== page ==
PCR products are generally detected by agarose gel electropheresis. A different approach to the detection of PCR products in a TEM-specific PCR was the use of an immunoassay. In this approach, a 16S rRNA-specific internal control primer and a TEM-specific primer are labeled with dinitrophenol, the second internal control primer is labeled with digoxigenin, and the second TEM-specific primer is labeled with biotin. A membrane is then coated with an anti-biotin detection line and an anti-digoxigenin control line. The PCR product is captured by the antibodies on the membrane and detected by blue latex beads coated with anti-dinitrophenol antibodies. Application of the assay to 477 E. coli isolates from urine samples showed 185 PCR immunoassay-positive isolates among 187 β-lactamase-producing isolates; after repeat testing, the two PCR immunoassay-negative isolates also became positive. All ampicillin-susceptible isolates except one were immunoassay negative. No explanation was found for this discrepancy (58). The major advantage of the assay is speed, with detection of the amplifcation products taking only minutes.

A very sensitive (104 to 105 CFU) and fast (4-h) chemiluminescent oligonucleotide hybridization assay for TEM-1 was designed for the detection of TEM-1 β-lactamase in N. gonorrhoea (286). The assay used 7 capture probes and 19 detection probes for the detection of TEM-1 and 10 capture probes and 26 labeling probes for the N. gonorrhoea-specific TEM-1 probe. No explanation for the large number of probes was given, and although the assay proved to be very specific, the large number of individual oligonucleotides required will make quality control a problem, especially with the current availability of PCR, which can more easily achieve similar levels of sensitivity. Nevertheless, the study showed the potential of signal amplification assays. In another study, a probe for TEM-1 was biotinylated and after hybridization streptavidin-coupled europium was added as fluorescent marker (59). The results demonstrated that 4 × 104 molecules could be detected.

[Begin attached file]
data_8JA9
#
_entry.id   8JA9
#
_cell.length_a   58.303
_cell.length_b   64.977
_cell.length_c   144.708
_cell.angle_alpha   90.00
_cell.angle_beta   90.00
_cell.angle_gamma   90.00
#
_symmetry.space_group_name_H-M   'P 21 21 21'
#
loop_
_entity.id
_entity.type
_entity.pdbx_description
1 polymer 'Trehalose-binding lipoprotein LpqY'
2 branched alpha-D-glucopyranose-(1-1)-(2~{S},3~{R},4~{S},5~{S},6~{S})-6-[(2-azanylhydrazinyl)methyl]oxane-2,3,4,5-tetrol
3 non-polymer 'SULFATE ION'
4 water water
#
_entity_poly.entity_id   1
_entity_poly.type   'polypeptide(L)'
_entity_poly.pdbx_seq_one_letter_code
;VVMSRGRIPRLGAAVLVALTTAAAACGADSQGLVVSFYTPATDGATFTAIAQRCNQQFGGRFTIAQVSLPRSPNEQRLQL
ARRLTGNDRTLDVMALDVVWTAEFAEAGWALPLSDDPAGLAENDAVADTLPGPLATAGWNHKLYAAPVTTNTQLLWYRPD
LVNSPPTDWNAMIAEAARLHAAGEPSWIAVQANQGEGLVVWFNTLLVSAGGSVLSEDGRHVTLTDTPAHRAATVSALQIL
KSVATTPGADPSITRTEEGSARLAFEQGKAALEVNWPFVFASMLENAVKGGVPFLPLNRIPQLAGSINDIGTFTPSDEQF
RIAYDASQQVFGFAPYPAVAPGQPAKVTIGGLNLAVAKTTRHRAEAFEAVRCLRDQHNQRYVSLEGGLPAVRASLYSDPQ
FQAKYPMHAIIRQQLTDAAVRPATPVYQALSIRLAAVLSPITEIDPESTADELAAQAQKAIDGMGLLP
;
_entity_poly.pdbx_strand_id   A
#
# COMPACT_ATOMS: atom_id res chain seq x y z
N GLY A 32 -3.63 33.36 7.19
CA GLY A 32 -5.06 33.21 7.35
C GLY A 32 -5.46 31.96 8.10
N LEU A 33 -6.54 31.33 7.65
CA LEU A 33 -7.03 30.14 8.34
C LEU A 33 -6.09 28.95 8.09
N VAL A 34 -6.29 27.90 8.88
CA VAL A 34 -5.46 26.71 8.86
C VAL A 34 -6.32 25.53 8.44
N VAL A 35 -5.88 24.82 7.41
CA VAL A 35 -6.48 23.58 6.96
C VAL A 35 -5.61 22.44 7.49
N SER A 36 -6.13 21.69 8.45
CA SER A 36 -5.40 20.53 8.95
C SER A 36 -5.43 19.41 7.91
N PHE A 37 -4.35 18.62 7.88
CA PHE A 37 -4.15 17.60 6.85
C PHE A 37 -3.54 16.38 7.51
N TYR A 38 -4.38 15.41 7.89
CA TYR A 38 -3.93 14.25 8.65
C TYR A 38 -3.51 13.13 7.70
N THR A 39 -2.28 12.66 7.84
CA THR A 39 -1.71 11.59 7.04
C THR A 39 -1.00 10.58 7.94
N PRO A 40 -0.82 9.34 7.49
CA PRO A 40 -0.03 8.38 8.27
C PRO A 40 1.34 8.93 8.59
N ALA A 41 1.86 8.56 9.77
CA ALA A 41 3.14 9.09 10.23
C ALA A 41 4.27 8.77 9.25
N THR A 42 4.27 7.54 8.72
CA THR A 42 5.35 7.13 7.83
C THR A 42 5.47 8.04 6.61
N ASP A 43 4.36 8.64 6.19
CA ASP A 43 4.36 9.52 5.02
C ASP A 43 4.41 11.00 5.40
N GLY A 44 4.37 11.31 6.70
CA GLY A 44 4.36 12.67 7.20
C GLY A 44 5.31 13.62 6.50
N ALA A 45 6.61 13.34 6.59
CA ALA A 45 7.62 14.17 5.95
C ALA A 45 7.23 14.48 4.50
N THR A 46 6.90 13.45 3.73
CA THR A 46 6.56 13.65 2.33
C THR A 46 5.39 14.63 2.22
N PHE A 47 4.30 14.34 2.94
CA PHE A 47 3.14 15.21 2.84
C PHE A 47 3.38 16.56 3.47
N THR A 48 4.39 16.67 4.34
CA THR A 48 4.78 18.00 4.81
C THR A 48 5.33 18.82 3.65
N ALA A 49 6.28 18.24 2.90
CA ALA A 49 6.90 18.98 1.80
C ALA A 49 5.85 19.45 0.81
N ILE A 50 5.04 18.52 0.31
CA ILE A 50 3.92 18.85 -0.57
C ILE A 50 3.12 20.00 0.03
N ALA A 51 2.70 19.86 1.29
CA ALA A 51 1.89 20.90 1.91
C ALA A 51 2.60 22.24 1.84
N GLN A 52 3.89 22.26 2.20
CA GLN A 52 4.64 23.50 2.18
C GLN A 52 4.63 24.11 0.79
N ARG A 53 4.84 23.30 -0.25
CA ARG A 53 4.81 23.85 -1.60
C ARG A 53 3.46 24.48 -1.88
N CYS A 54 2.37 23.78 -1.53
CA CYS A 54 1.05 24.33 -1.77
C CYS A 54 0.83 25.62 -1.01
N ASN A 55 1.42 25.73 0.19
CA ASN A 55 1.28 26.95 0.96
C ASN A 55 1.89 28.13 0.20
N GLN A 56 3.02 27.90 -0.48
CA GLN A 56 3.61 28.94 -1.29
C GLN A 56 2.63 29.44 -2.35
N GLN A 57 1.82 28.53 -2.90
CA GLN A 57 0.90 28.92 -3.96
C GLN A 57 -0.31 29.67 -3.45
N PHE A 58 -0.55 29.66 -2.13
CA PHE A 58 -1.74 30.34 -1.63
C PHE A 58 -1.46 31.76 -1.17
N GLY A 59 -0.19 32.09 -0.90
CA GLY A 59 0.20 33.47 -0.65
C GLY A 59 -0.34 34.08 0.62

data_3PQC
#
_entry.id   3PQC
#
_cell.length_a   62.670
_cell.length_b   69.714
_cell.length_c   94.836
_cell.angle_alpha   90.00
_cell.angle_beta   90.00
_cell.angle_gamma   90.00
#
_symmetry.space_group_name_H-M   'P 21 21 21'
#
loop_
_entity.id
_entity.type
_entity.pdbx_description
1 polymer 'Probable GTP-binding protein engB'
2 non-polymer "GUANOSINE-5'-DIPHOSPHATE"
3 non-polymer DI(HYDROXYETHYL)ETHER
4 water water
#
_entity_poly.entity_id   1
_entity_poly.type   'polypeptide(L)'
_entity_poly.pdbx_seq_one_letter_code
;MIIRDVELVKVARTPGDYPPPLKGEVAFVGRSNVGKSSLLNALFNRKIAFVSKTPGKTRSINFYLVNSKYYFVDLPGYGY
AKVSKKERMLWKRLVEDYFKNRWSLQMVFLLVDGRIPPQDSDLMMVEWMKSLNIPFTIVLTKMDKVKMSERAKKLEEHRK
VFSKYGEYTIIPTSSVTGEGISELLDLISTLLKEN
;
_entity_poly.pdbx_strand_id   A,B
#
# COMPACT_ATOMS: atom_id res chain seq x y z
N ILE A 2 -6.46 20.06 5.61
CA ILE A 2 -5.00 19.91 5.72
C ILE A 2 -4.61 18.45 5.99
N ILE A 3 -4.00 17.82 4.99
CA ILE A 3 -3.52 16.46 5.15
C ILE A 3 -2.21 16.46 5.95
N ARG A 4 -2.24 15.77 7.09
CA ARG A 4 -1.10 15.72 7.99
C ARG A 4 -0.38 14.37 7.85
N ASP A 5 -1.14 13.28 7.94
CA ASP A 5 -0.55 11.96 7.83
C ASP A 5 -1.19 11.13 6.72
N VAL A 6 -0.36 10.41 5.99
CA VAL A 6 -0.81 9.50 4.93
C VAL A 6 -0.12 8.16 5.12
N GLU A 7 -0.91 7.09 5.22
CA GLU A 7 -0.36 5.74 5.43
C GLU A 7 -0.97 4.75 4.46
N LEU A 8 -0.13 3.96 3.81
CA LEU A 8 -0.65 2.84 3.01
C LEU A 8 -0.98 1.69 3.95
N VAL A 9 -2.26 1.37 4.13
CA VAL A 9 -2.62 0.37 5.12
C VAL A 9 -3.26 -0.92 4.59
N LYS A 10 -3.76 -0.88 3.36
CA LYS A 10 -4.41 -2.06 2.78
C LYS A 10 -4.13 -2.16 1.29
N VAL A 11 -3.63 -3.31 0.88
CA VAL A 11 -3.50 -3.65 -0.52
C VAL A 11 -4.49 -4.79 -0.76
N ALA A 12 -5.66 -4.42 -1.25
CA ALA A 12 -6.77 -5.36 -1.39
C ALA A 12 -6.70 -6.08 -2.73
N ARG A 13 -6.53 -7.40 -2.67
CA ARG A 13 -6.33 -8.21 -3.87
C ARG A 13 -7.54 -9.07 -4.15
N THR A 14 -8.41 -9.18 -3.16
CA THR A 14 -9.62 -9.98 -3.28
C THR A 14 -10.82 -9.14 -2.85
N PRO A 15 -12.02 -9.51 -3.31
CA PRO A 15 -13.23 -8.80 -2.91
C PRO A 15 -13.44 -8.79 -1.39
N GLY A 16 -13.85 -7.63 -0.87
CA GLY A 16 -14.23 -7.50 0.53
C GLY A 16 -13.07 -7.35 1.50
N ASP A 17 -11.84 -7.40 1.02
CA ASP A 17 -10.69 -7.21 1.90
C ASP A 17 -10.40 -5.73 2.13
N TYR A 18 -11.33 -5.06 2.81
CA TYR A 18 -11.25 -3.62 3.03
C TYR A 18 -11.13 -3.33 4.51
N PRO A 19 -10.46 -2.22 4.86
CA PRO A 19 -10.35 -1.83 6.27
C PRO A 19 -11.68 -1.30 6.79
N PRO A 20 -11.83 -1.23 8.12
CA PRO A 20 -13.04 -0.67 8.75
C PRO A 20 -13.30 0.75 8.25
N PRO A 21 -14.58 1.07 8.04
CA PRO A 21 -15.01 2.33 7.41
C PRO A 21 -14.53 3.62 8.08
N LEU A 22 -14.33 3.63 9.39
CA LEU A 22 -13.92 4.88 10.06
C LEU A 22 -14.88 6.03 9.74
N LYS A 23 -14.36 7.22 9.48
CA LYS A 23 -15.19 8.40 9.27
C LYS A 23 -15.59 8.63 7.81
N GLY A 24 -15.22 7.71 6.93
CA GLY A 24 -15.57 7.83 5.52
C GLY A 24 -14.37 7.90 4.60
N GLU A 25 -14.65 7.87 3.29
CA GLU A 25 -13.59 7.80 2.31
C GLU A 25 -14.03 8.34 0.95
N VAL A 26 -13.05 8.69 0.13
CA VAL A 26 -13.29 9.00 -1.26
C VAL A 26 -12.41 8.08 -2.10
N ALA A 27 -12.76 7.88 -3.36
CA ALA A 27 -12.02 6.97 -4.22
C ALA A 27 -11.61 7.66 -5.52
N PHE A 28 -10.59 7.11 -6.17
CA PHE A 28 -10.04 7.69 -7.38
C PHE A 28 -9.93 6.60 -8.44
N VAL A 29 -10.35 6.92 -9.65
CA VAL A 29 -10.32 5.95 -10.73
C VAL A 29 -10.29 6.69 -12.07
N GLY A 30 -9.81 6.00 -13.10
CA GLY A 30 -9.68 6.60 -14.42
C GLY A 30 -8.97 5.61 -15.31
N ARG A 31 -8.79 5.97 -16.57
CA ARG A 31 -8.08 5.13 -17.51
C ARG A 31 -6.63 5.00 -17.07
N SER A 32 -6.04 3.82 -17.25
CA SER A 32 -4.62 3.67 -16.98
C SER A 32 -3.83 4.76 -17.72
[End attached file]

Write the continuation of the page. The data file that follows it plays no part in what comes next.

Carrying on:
In N. gonorrhoea, six related plasmids are responsible for β-lactamase production and only three of these, the Asia, Africa, and Toronto type plasmids, have been associated with epidemics. To differentiate among these plasmids, a PCR assay was developed that differentiated each plasmid type by its differently sized amplification products. The assay was 100% specific and sensitive and identified 16 isolates with the Asia plasmid, 41 isolates with the Africa plasmid, and 16 isolates with the Toronto plasmid, demonstrating the value of the assay for epidemiological typing of N. gonorrhoea β-lactamase plasmids (66). Whole-plasmid DNA probes were also used to investigate the prevalence of the ROB β-lactamase in Haemophilus influenzae (60). Before this investigation, only two isolates carrying the ROB β-lactamase were known. Hybridization of this probe and a TEM-1 probe with DNA from 161 clinical isolates from the United States showed that 13% of the isolates harbored the gene for the ROB β-lactamase and the others carried the TEM-1 gene. This investigation demonstrated that quick screening for the presence of newly discovered resistance genes can be performed easily with the use of probes. A PCR assay with primers specific for the TEM and ROB genes was developed to directly detect these genes in cerebrospinal fluid in combination with a 16S rRNA gene amplification (340). The 16S rRNA amplification product was identified by hybridization with an H. influenzae-specific probe. A few isolates, which were all ampicillin resistant, carried the TEM gene, but no ROB gene was detected. The authors noted that they had to use the native Taq DNA polymerase preparation, because the AmpliTaq preparations were contaminated with vector DNA containing TEM gene sequences. A PCR assay was also used to determine the presence of TEM and ROB-1 β-lactamase in 157 ampicillin-resistant H. influenzae isolates from Canada (305). The results for the ROB-1-specific PCR were confirmed by restriction enzyme analysis. Eleven isolates carried the ROB-1 gene, whereas the other isolates harbored a TEM gene. Although digestion with the restriction enzyme MboI allowed discrimination between TEM-1 and TEM-2, no TEM-2 β-lactamase genes were found.